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The Relationship Between Blueberry Supplementation and Memory Function

By: Amy Nguyen, PharmD Candidate c/o 2020 and Alex Chu, PharmD Candidate c/o 2019

One of the most common problems with aging is the ability to maintain brain function. Dementia is a collective term describing conditions revolving the impairment of various brain functions.  Patients with dementia often experience progressive behavioral and neurological changes that include, but are not limited to, functional impairment, loss of independency, emotional problems, and behavioral disturbances.  Among the many cognitive conditions, Alzheimer’s disease is responsible for 60-80% of dementia and is the sixth leading cause of death in the United States, with estimates that 115 million people will develop the disease by 2050.1 This has become a public health concern, for our health systems are neither socially nor economically equipped to assist the affected population.  Currently, there is no cure and no effective therapy for dementia; however, there are possibilities of postponing or preventing cognitive decline with intake of various foods.

Stephen L. Defelice, the founder of the Foundation of Innovation Medicine, introduced the concept of nutraceutics, which utilizes “food, or parts of food, that provide medical or health benefits…beyond the tradition nutrients it contains” to prevent and treat diseases in 1989.2 This concept instigated studies of nutraceutical influences regarding antioxidants, vitamins, and phytochemicals on the cognitive abilities of human beings.  One of the most observed nutraceutical fruits is the Cyanococcus species in the Vaccinium genus, or more commonly known as the blueberry.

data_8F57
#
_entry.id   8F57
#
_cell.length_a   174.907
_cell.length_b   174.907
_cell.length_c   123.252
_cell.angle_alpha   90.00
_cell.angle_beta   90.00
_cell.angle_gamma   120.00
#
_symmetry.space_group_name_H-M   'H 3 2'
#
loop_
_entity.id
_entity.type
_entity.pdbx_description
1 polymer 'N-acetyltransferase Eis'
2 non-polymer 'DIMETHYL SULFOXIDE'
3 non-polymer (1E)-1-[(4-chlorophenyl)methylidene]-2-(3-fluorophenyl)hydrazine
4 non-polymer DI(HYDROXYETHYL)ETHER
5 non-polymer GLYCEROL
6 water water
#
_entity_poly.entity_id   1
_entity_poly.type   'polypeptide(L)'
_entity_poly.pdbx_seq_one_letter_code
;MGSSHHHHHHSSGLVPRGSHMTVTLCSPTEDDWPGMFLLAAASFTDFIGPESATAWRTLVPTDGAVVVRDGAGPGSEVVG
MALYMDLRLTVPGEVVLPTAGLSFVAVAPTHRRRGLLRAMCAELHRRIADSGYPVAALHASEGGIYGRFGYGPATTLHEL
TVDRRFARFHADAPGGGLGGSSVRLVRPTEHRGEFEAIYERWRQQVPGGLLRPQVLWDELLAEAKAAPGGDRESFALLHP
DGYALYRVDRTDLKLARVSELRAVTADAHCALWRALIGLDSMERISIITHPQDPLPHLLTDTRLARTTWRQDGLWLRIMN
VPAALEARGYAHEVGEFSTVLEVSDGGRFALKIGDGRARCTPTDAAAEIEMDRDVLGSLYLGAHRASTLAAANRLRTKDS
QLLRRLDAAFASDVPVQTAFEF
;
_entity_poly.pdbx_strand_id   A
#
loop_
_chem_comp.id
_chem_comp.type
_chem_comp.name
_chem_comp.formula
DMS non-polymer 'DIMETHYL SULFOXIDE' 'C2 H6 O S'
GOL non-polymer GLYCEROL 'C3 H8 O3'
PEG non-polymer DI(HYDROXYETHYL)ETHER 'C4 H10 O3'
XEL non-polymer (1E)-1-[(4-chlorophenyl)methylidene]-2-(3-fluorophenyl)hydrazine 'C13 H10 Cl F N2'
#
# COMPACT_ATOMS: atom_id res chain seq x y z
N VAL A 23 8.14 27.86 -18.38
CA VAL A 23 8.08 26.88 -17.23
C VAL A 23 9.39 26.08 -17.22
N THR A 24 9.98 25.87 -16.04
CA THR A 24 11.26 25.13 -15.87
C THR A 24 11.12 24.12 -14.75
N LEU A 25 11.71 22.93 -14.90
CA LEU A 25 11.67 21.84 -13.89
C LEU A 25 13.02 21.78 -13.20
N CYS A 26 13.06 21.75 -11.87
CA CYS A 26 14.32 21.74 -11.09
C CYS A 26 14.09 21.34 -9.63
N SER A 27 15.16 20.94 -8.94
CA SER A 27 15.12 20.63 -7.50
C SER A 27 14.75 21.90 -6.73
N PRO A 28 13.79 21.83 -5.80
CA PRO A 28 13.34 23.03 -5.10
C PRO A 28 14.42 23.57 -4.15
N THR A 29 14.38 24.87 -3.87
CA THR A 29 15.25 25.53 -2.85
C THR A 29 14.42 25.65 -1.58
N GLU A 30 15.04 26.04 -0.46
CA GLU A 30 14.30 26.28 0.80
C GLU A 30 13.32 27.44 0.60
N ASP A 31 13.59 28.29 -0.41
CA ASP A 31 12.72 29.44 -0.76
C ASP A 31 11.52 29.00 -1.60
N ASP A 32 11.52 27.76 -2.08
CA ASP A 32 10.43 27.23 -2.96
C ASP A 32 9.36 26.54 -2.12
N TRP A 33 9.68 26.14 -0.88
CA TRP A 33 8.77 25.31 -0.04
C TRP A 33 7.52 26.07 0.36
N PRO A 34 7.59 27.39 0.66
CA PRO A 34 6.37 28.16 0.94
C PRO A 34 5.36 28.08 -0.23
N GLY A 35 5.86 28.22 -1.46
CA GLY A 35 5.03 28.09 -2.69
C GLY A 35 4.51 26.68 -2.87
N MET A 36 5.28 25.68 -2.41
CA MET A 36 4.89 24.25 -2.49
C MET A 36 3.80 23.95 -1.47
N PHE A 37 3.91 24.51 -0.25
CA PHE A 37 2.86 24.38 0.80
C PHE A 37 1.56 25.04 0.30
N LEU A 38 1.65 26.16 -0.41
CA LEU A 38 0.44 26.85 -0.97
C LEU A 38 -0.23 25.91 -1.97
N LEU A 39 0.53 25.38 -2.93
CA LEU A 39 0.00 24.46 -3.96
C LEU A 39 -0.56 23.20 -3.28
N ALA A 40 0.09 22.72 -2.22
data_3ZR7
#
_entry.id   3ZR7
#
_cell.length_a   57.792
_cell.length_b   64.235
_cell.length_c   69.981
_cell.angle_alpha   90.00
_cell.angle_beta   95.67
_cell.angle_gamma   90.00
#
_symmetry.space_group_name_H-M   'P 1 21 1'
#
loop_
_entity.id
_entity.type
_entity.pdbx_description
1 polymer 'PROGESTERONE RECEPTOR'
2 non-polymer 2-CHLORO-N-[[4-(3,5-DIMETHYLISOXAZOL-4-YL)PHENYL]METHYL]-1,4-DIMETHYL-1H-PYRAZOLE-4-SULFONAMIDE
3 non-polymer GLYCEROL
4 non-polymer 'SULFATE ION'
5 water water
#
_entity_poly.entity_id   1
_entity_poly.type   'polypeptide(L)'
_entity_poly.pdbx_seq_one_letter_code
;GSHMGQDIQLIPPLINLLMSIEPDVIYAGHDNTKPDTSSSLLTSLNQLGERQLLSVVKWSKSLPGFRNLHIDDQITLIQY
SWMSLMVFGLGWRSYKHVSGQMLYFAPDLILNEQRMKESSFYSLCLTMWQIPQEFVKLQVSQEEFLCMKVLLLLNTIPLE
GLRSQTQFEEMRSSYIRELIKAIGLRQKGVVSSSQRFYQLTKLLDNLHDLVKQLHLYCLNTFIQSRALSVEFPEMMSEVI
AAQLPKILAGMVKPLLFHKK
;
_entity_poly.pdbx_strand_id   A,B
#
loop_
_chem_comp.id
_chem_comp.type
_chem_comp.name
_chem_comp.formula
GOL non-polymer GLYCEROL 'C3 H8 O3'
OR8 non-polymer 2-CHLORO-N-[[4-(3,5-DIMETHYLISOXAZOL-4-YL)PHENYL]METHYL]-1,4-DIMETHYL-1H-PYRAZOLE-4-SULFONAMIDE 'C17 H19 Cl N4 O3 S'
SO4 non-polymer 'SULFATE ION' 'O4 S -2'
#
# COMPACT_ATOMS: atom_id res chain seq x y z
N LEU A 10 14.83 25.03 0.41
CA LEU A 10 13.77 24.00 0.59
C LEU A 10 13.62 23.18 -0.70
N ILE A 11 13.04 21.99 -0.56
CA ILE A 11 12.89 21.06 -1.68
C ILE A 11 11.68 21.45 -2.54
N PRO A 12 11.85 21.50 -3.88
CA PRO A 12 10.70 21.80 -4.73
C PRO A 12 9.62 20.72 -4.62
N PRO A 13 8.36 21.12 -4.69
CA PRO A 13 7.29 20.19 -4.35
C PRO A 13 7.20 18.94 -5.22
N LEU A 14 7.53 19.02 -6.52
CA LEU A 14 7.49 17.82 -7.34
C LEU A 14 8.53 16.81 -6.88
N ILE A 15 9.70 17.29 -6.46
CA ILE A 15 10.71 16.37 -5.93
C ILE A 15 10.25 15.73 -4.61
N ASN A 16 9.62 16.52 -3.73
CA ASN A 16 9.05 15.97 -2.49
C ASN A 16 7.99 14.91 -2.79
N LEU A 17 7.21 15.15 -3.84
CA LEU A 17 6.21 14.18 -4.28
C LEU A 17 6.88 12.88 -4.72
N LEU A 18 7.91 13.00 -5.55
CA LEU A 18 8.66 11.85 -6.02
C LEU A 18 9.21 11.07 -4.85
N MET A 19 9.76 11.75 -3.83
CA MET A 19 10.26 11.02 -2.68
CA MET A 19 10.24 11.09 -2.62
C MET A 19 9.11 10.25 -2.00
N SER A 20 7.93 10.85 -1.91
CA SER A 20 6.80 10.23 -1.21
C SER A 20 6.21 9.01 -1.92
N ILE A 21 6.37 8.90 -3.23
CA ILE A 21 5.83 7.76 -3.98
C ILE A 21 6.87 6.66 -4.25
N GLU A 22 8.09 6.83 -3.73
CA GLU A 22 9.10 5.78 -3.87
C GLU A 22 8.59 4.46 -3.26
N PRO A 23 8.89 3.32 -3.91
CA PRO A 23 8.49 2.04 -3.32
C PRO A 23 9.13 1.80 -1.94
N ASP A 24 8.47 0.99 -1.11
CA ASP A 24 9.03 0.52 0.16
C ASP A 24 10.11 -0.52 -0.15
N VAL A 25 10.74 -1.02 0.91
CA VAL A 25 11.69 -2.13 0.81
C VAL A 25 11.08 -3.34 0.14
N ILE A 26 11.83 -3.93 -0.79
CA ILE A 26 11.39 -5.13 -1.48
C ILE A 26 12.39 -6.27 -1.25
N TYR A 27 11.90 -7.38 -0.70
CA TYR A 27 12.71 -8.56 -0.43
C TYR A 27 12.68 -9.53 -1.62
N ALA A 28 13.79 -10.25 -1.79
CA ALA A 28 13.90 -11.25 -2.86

Principal ingredients of blueberries are water, carbohydrates, proteins, and fat; however, a serving of blueberries can provide approximately 192 kJ of energy and 10 mg of ascorbic acid, which equates to one-third of the daily-recommended intake.2 Moreover, blueberries possess a particular flavonoid subgroup of phytochemicals called anthocyanins, which “have been credited with [the] capacity to modulate cognitive and motor function, to enhance memory, and to have a role in preventing age-related declines in neural function”.3 These anthocyanins are able to cross and accumulate beyond the blood-brain barrier; thus, they have been identified in the hippocampus and neocortex of the human brain, both of which are crucial for cognitive functions.

In the first controlled human trial examining neurological response to dietary intervention held by the University of Cincinnati Medical Institution, blueberries were proven to have potential neurocognitive benefits in response to participants with Mild Cognitive Impairment (MCI), defined as an “increased risk for dementia and represents the first clinical appearance of neurodegeneration for a substantial subset of individuals who will progress” to Alzheimer’s disease.4,5